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Mélanie Bidaut-Garnier, Mathieu Flores, Perle TUMAHAI, meillat mathieu, Guillaume Debellemaniere, Marc Puyraveau, Bernard Delbosc, Michel Montard, Maher Saleh; Reproducibility of photoreceptor imaging by Adaptive Optics Retinal Camera. Invest. Ophthalmol. Vis. Sci. 2013;54(15):3440.
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© ARVO (1962-2015); The Authors (2016-present)
To report the reproducibility and the repeatability of photoreceptor imaging in healthy human eyes, using the RTx-1™ Adaptive Optics (AO) Retinal Camera, (Imagine Eyes, Orsay, France) and AOdetect v0.1 cone counting software.
Three healthy emmetropic adults of 30, 42 and 42 years old, were imaged. Mean cone density (cells/mm2) at a fixed distance from the fovea (0.3 x 0.3 degree square located at 1° temporally), spacing between cells (µ) and percentage of hexagonal cells calculated on Voronoi diagrams, were also measured using the proprietary software of the device. Intersession repeatability was assessed by imaging both eyes of each subject, 5 consecutive days, by the same operator. Intrassession repeatability was assessed by comparing 10 consecutive acquisitions, obtained by the same operator from the right eye of each subject. Inter-operator variability was evaluated by comparing the images acquired by three different operators. The cone counts were blind measured by 2 graders using AOdetect v0.1. Pearson Coefficient (r) and coefficients of variation (COVs) were calculated.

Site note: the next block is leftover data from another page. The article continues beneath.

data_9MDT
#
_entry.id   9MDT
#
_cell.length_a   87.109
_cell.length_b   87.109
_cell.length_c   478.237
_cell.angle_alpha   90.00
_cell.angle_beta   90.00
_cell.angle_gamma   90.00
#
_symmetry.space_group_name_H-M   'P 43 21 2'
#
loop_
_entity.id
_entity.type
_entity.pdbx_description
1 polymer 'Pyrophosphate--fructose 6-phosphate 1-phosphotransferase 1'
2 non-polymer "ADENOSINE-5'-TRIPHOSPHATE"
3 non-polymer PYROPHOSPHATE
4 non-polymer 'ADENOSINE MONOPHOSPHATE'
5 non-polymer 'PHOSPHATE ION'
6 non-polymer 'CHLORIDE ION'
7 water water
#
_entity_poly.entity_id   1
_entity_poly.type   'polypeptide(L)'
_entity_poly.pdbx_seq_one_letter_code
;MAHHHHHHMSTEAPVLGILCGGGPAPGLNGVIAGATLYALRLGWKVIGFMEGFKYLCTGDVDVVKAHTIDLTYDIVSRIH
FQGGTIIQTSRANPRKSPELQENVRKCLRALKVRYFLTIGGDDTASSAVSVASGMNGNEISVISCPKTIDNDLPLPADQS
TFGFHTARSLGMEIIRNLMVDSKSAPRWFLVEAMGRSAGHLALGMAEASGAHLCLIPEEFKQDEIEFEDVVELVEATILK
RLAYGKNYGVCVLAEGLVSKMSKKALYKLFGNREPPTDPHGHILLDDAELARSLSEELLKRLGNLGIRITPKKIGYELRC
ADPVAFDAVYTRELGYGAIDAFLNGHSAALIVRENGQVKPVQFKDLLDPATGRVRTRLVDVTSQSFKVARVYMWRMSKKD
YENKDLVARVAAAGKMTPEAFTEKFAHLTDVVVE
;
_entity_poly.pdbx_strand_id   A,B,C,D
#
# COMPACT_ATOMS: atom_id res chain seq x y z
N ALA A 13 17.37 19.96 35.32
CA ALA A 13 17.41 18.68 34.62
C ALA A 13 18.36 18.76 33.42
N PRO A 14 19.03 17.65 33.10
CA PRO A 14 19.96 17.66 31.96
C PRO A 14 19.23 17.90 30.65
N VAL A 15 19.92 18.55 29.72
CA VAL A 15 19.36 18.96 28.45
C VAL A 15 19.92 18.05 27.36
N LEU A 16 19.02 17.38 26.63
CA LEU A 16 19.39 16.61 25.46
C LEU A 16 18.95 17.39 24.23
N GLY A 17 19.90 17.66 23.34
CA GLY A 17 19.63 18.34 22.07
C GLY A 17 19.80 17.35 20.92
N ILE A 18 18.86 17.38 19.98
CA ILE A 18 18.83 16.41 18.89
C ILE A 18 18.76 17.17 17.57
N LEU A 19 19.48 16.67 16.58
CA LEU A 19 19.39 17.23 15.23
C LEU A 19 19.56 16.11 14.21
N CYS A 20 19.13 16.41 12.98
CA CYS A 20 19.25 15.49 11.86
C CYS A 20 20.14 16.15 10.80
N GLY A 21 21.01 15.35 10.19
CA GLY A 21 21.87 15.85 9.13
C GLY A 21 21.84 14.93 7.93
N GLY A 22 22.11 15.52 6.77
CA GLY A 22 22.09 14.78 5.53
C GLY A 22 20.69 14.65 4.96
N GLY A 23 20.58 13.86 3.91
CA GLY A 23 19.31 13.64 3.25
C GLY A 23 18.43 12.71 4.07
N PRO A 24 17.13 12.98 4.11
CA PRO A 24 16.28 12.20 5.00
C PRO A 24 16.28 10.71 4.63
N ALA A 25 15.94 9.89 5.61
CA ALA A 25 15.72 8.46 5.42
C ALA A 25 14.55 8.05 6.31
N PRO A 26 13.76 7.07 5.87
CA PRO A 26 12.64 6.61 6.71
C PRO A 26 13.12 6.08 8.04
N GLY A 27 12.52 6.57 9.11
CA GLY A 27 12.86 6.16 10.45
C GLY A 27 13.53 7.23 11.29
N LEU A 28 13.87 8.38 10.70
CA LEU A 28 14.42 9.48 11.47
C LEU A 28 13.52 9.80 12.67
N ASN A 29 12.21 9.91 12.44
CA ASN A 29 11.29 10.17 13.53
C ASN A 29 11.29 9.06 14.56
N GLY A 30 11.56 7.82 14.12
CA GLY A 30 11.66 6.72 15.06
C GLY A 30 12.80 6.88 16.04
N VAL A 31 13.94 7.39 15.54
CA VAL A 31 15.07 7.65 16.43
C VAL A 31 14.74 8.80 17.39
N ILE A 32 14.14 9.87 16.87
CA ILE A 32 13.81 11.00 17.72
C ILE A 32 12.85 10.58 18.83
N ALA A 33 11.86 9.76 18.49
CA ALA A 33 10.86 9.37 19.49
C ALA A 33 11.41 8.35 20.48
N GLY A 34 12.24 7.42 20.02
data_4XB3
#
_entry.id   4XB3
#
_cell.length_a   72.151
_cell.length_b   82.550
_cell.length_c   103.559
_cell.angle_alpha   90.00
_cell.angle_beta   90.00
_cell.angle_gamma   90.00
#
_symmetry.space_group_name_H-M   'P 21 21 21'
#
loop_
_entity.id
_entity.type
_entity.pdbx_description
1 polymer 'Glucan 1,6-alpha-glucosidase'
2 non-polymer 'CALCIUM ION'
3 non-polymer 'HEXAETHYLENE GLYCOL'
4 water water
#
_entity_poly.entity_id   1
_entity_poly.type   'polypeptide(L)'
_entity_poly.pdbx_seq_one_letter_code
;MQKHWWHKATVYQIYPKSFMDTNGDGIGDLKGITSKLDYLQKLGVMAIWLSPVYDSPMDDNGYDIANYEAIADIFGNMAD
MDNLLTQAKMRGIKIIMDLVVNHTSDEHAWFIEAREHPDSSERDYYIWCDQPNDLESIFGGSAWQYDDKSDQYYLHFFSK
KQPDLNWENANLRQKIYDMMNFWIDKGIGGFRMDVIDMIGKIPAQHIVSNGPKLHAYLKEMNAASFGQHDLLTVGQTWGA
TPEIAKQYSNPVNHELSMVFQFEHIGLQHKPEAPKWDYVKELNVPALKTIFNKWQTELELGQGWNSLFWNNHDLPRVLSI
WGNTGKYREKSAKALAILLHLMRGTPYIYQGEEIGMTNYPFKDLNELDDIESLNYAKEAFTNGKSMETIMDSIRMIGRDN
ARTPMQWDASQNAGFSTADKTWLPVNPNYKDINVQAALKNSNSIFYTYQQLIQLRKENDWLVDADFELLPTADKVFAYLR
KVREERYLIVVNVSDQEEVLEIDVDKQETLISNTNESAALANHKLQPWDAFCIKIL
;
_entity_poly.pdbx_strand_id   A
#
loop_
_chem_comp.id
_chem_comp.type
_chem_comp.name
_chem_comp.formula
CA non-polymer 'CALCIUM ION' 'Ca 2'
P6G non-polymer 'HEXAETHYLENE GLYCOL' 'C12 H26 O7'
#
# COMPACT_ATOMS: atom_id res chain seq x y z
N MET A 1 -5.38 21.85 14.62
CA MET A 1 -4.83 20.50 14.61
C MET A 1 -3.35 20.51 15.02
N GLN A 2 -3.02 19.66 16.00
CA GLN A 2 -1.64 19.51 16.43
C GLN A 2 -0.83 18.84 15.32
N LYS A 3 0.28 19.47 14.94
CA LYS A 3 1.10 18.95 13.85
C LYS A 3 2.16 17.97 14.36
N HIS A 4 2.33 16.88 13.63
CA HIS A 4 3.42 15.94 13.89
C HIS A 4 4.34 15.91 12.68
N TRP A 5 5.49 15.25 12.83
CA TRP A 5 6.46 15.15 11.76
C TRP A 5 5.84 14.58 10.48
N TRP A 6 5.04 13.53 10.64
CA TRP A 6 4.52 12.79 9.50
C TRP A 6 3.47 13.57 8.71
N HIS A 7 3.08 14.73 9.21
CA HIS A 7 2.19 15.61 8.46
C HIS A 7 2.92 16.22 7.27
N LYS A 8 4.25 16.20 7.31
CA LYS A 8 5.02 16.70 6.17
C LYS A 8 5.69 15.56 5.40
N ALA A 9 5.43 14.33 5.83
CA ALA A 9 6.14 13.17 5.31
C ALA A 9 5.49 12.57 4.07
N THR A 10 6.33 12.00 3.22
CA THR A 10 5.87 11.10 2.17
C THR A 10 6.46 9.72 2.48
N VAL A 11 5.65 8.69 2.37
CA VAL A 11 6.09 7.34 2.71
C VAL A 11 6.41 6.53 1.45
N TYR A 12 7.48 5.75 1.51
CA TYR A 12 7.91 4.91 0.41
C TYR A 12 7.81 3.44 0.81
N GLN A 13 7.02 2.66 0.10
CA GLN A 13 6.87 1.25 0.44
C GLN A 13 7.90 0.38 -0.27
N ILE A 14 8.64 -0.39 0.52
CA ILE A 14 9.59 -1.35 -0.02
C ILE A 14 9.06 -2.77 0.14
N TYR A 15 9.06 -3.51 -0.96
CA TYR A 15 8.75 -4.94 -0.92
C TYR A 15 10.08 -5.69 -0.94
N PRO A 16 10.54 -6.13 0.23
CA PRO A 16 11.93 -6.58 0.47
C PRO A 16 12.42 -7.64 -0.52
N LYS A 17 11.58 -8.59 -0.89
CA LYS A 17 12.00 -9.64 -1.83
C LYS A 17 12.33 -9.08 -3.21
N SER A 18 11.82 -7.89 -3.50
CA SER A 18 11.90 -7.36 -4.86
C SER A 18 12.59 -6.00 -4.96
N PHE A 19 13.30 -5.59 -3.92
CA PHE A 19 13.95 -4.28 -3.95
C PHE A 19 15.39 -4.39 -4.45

The mean cone counts were 25475 ± 2983/mm2 and 26396 ±3174 cells/mm2 for the first and the second grader, respectively (t test, p <0.05). All the parameters evaluated were highly reproducible: Pearson's r reached 0.90 (CI 95%: 0.84; 0.94) between both graders and 0.96 (CI 95%:0.57 ; 0.96) for the inter-operator variability. The intra-session and intersession COVs were 6% and 4%, respectively. The measurements of percentage of hexagonal cells and spacing between cells also varied in the same proportion (COV range from 3 to 9 %).
Photoreceptor counts using the RTx-1™ Adaptive Optics Retinal Camera showed good reproducibility and repeatability in normal human eyes. Further studies on the use of AO in the normal clinical setting are needed.
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